Some of the biggest draw cards of a good 24 hour race aren’t just what happens on the bike, but the things that happen off it. Lucky there's a few 24s to choose from then.
24 Hour season is about to begin. The Scott Australian 24 Hour Mountain Bike Championships begin in two Saturday's time at Stromlo Forest Park in Canberra. On October 25-26 the Mont 24 (Kowen Forest, also in the ACT) and the Thule B24 in Bright, Victoria, offer riders two more chances to surrender a good night's sleep.
A good 24 is an annual pilgrimage for some riders and a great way to get more involved in the sport for many more. The basic idea is that teams send riders off in a relay style format from midday Saturday until midday Sunday, a mountain bike event format that first hit Australia in 1999.
Cycling is about more than what we do. It’s also about what we see, writes Kath Bicknell.
I don’t know about you, but before I started cycling I happily slept through sunrise almost every day of the year. A nine to five-ish work or study day means a lot of us get up once the sky is already light in the morning, pause for the sunset occasionally and go to bed a long time after it’s dark.
By contrast, in a rapidly growing number of cities in Australia, organised early morning road bunch rides bring people together for a solid hit out, in the safety of a group. 6:00am starts beat the peak hour traffic and allow time for a quick coffee before most cyclists start work.
Asks Anthony Tan, has the inexorable rise and rise of ‘the Mamil’ killed the working class ethos of cycling, and is such blatant conspicuous consumption destroying the sport’s identity as the great leveller?
They're rich. Many, very rich. They have some of the best bikes money can buy. They buy the glossiest of glossy magazines. They watch the Tour religiously. They're middle-aged. They're in lycra - only the best, of course.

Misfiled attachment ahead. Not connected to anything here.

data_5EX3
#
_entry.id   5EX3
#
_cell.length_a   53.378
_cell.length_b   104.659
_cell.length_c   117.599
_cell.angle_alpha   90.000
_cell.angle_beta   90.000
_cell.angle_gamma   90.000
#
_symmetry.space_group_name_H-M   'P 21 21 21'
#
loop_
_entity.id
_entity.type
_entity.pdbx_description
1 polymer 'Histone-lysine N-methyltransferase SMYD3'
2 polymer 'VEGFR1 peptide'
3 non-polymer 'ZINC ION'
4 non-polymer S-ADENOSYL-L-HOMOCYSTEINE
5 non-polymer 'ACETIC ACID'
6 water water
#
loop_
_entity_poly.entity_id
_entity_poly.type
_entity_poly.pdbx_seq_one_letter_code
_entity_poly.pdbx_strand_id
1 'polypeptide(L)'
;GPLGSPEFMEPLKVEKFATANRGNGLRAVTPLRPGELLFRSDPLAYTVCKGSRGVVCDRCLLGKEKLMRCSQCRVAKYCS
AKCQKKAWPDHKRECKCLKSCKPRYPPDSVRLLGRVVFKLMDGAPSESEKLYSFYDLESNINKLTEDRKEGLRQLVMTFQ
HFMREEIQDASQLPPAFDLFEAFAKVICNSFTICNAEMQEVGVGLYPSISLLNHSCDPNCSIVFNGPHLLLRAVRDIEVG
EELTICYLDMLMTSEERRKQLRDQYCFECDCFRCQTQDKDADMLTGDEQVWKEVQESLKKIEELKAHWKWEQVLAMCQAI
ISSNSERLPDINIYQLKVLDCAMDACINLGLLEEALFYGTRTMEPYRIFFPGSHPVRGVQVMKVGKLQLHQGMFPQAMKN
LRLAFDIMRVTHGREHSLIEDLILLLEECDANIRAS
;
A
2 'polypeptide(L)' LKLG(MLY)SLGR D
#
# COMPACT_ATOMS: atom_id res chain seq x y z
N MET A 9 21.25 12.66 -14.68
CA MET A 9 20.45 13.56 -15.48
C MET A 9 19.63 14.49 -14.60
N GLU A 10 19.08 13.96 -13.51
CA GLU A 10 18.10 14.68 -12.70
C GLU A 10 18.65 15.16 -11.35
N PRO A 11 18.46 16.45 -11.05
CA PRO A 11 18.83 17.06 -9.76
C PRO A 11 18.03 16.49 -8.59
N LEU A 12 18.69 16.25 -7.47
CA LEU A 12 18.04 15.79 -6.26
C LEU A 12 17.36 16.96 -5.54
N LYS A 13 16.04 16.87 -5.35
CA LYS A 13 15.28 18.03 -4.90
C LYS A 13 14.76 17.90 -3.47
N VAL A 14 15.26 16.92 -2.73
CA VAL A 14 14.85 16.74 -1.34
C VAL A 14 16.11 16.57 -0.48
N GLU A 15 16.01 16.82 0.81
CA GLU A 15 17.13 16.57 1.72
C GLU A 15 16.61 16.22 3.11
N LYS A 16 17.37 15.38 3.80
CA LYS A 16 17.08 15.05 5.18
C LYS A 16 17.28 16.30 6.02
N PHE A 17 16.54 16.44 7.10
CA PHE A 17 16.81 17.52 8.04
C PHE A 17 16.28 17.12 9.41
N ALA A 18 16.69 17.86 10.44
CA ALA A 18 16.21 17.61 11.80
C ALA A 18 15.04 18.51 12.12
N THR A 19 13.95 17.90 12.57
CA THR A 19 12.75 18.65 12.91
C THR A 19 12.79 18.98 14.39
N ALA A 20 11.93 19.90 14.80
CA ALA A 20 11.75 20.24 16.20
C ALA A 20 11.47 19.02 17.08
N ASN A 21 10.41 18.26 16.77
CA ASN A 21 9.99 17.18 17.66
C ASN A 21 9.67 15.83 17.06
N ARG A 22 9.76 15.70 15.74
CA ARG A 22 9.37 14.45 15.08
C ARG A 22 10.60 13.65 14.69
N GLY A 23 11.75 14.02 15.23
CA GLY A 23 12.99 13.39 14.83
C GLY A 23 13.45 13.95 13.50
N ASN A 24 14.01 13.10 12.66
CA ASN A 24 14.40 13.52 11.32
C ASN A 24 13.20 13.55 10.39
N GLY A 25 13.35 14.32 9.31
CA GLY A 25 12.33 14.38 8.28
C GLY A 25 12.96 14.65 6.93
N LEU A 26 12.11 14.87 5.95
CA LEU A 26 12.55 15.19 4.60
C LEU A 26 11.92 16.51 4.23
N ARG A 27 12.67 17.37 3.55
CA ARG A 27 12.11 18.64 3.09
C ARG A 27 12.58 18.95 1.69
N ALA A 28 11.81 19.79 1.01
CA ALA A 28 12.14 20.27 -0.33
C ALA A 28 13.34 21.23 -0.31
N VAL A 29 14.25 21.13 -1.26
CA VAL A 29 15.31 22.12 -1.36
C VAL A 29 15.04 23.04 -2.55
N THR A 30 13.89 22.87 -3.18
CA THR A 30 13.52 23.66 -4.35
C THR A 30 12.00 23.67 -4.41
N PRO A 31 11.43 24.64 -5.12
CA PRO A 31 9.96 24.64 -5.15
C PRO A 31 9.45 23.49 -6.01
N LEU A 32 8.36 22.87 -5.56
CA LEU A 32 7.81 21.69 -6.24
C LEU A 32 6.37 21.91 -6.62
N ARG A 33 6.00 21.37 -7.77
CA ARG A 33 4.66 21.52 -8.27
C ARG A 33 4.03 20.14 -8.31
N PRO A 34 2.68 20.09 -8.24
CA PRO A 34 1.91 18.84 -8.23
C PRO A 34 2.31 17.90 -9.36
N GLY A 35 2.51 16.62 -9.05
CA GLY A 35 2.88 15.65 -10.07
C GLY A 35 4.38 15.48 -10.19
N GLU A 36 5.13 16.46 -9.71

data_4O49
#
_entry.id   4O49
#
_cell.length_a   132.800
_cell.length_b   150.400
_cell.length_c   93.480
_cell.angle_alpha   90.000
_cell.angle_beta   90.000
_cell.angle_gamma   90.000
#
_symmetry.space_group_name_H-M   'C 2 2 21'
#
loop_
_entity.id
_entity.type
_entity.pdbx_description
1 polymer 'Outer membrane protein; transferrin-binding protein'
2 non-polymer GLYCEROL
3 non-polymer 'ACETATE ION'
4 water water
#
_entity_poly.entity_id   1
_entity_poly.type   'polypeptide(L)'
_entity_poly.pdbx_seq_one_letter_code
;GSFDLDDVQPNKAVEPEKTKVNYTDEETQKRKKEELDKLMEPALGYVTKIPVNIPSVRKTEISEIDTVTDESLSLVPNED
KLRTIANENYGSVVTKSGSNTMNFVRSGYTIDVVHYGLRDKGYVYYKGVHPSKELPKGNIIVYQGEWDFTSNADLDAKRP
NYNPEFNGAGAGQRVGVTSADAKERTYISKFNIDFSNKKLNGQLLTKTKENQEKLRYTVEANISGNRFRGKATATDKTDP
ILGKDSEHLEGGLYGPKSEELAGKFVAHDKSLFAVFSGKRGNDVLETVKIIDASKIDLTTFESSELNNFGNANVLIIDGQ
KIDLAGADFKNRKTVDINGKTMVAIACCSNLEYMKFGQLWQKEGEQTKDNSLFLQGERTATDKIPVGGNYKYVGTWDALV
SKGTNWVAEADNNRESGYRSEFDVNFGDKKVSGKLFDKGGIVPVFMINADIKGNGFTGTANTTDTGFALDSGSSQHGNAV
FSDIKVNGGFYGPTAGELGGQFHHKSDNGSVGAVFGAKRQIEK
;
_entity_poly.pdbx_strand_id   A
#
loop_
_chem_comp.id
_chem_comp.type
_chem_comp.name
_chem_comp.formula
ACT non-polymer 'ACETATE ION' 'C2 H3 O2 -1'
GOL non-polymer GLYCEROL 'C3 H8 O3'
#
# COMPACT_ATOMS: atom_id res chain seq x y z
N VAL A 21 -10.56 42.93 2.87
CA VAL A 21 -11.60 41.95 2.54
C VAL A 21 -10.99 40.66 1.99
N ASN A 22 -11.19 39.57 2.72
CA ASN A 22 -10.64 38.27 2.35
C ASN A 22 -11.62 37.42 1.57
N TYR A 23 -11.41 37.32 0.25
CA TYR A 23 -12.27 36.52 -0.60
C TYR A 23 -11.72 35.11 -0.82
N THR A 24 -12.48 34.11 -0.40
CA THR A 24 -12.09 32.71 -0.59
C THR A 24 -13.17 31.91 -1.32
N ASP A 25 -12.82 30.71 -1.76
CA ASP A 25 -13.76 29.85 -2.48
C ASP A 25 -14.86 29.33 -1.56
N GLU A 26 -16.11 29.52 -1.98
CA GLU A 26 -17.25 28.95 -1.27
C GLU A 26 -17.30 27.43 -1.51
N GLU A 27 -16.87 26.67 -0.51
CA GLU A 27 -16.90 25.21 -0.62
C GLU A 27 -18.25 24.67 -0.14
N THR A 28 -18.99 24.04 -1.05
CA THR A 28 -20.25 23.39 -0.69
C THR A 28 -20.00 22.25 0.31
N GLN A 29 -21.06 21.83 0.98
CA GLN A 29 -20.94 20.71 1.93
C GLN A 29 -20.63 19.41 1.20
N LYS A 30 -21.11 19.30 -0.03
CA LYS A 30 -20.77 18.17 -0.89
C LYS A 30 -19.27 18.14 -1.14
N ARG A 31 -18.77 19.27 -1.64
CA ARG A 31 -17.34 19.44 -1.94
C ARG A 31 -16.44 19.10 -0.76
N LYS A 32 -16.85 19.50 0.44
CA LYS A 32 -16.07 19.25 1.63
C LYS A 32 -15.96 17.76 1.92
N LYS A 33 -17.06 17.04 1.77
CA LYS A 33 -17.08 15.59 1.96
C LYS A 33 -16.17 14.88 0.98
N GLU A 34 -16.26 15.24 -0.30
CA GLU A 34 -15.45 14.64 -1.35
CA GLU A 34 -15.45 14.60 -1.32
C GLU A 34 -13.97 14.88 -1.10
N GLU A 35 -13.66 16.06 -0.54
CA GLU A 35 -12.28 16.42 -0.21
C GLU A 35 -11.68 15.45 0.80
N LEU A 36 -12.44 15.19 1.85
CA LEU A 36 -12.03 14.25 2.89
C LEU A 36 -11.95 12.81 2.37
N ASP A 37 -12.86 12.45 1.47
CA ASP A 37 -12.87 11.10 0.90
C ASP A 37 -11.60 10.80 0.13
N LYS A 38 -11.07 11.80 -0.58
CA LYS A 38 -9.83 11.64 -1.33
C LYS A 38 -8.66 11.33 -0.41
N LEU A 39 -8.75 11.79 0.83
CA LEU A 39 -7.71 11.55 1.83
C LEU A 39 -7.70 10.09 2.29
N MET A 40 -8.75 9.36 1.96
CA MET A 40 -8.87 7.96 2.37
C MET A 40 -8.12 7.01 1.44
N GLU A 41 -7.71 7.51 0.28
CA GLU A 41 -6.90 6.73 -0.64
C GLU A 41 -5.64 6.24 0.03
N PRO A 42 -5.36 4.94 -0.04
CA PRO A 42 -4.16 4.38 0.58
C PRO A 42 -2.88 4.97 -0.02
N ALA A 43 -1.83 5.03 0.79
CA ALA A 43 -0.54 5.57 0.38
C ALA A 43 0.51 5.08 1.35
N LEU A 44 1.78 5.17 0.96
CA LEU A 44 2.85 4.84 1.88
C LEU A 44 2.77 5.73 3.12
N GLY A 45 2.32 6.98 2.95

Yes, they're Mamils... Middle-aged men in lycra. And they're an advertiser's dream.
Earlier this week we published a review of the film, Slaying the Badger, a documentary that follows Greg LeMond’s journey to become the first non-European to win the Tour de France, in 1986. But the story itself is nothing without Bernard Hinault, the elder French champion, who continually rattles LeMond’s nerve throughout, keeping the American on his toes until the finish.
If you’ve not seen the film, read Richard Moore’s book first, which gives a far more detailed and insightful account of the context of the LeMond-Hinault relationship, and the intriguing rivalry the played out between both riders in 1985 and 1986.
As the Vuelta rages on, it’s a timely reminder of what makes sport great. The protagonists. The characters. The rivalries. Merckx-Ocaña. Lewis-Johnson. Armstrong-Ullrich. Contador-Schleck. Federer-Nadal. And the ongoing, and unfinished Contador-Froome.
It is the climbs that define a Grand Tour - it is the mighty ascents which separate the strong from the weak, the champions from the pack fodder and are the most anticipated stages of any race.
The Vuelta a Espana is perhaps the most exciting and least predictable of the three Grand Tours, and with a stellar line up of contenders the mountains are going to be a true test of the best.
Spain is a very mountainous and varied country, and in recent years the Vuelta organisers have gone to cruel lengths to seek out remote and dastardly steep climbs.